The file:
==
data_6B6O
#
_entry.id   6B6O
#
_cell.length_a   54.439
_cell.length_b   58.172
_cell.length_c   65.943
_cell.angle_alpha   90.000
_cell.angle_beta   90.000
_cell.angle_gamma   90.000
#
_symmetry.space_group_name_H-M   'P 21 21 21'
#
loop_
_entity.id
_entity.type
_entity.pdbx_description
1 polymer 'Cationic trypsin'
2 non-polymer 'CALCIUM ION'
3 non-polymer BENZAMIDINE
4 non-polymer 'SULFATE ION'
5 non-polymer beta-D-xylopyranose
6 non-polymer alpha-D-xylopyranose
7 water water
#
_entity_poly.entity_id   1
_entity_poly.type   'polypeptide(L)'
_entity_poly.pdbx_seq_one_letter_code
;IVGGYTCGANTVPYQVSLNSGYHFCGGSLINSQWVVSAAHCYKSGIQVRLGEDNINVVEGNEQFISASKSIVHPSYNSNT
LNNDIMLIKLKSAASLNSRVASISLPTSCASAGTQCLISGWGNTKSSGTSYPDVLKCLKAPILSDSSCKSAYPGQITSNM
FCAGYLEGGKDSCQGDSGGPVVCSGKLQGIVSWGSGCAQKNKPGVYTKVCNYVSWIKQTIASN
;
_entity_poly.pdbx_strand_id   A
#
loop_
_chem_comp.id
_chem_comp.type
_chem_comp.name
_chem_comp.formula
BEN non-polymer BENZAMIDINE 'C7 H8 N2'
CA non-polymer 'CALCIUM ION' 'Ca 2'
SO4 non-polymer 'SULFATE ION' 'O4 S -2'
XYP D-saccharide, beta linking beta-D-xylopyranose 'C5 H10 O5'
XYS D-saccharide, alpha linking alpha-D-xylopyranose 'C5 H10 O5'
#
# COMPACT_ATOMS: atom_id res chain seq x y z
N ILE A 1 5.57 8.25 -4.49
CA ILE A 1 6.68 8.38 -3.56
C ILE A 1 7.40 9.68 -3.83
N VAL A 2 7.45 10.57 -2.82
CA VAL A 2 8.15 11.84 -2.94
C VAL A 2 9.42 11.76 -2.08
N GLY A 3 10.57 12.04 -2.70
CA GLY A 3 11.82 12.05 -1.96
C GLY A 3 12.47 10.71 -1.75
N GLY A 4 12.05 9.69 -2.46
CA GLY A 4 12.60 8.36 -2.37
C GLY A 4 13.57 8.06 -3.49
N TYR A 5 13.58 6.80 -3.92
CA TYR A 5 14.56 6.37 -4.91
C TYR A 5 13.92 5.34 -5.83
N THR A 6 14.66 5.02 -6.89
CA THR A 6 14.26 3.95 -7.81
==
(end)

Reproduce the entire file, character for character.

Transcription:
data_6B6O
#
_entry.id   6B6O
#
_cell.length_a   54.439
_cell.length_b   58.172
_cell.length_c   65.943
_cell.angle_alpha   90.000
_cell.angle_beta   90.000
_cell.angle_gamma   90.000
#
_symmetry.space_group_name_H-M   'P 21 21 21'
#
loop_
_entity.id
_entity.type
_entity.pdbx_description
1 polymer 'Cationic trypsin'
2 non-polymer 'CALCIUM ION'
3 non-polymer BENZAMIDINE
4 non-polymer 'SULFATE ION'
5 non-polymer beta-D-xylopyranose
6 non-polymer alpha-D-xylopyranose
7 water water
#
_entity_poly.entity_id   1
_entity_poly.type   'polypeptide(L)'
_entity_poly.pdbx_seq_one_letter_code
;IVGGYTCGANTVPYQVSLNSGYHFCGGSLINSQWVVSAAHCYKSGIQVRLGEDNINVVEGNEQFISASKSIVHPSYNSNT
LNNDIMLIKLKSAASLNSRVASISLPTSCASAGTQCLISGWGNTKSSGTSYPDVLKCLKAPILSDSSCKSAYPGQITSNM
FCAGYLEGGKDSCQGDSGGPVVCSGKLQGIVSWGSGCAQKNKPGVYTKVCNYVSWIKQTIASN
;
_entity_poly.pdbx_strand_id   A
#
loop_
_chem_comp.id
_chem_comp.type
_chem_comp.name
_chem_comp.formula
BEN non-polymer BENZAMIDINE 'C7 H8 N2'
CA non-polymer 'CALCIUM ION' 'Ca 2'
SO4 non-polymer 'SULFATE ION' 'O4 S -2'
XYP D-saccharide, beta linking beta-D-xylopyranose 'C5 H10 O5'
XYS D-saccharide, alpha linking alpha-D-xylopyranose 'C5 H10 O5'
#
# COMPACT_ATOMS: atom_id res chain seq x y z
N ILE A 1 5.57 8.25 -4.49
CA ILE A 1 6.68 8.38 -3.56
C ILE A 1 7.40 9.68 -3.83
N VAL A 2 7.45 10.57 -2.82
CA VAL A 2 8.15 11.84 -2.94
C VAL A 2 9.42 11.76 -2.08
N GLY A 3 10.57 12.04 -2.70
CA GLY A 3 11.82 12.05 -1.96
C GLY A 3 12.47 10.71 -1.75
N GLY A 4 12.05 9.69 -2.46
CA GLY A 4 12.60 8.36 -2.37
C GLY A 4 13.57 8.06 -3.49
N TYR A 5 13.58 6.80 -3.92
CA TYR A 5 14.56 6.37 -4.91
C TYR A 5 13.92 5.34 -5.83
N THR A 6 14.66 5.02 -6.89
CA THR A 6 14.26 3.95 -7.81